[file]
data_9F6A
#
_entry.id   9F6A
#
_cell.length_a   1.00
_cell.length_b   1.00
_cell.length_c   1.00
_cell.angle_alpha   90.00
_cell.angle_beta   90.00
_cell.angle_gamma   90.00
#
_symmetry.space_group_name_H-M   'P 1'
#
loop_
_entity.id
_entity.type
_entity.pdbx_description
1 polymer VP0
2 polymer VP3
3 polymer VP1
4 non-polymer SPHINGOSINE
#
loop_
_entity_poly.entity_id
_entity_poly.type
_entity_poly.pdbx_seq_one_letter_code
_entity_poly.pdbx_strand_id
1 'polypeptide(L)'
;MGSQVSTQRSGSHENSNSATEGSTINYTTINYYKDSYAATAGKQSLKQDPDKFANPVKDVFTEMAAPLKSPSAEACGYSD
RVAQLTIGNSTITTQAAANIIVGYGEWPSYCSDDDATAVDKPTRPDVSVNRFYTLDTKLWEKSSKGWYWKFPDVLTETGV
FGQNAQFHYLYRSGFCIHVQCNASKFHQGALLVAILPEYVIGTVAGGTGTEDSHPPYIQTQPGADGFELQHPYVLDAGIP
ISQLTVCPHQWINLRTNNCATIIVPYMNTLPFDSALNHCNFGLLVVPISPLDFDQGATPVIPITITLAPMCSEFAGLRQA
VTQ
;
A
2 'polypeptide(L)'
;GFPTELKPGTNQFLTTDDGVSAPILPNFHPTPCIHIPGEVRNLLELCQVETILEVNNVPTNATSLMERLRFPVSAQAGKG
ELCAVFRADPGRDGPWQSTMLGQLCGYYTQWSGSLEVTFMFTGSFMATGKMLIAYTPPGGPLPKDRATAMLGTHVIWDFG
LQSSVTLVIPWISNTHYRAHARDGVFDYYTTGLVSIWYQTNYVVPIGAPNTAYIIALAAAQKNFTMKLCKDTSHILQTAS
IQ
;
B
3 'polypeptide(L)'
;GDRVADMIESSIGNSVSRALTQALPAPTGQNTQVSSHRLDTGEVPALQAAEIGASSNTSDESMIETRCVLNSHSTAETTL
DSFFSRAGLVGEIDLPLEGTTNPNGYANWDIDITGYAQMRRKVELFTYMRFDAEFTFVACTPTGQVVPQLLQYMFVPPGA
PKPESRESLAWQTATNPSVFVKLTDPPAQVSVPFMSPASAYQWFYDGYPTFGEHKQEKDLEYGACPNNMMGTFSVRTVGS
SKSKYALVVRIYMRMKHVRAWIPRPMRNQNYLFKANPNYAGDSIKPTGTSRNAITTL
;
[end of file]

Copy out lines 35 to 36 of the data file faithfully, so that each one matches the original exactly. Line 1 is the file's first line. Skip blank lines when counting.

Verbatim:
A
2 'polypeptide(L)'